Guinea tugs at our heartstrings when the crowd around him makes the uber-ick decision to try to groupthink through the question of whether or not the guy is faking his injury. Um, hello?
Basically, Guinea can't walk, and he earns money by entertaining the passengers on the ship.
Guinea's the first character whose honesty is called into question, but he's the picture of innocence until this (potentially) shady thing happens. In that way, Guinea and his story set the stage for pretty much the entire debate that follows throughout the novel.
Now, remember that business card the country merchant drops? Well, the next moment, as Guinea accepts money from the country merchant, he snags the card:
Not more grateful for the coin than the kindness, the cripple's face glowed like a polished copper saucepan, and shuffling a pace nigher, with one upstretched hand he received the alms, while, as unconsciously, his one advanced leather stump covered the card. (3, 69)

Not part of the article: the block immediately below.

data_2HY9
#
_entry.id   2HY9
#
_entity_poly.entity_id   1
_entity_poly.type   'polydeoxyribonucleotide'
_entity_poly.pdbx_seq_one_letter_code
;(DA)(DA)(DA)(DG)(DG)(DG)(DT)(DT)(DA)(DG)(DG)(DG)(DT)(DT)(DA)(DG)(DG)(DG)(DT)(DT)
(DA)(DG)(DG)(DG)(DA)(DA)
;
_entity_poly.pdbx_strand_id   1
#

It's up in the air if this sleight-of-hand is something Guinea does on purpose or if he just happens to lean on it. Here's what we do know, though:
Does Weeds seek out the country merchant because he's in cahoots with Guinea? Did Guinea slip Weeds the country merchant's business card with a tip that he has a soft spot for sob stories?
Something fishy is going on around here. Either that or it's all a coincidence and we just don't have enough faith in people…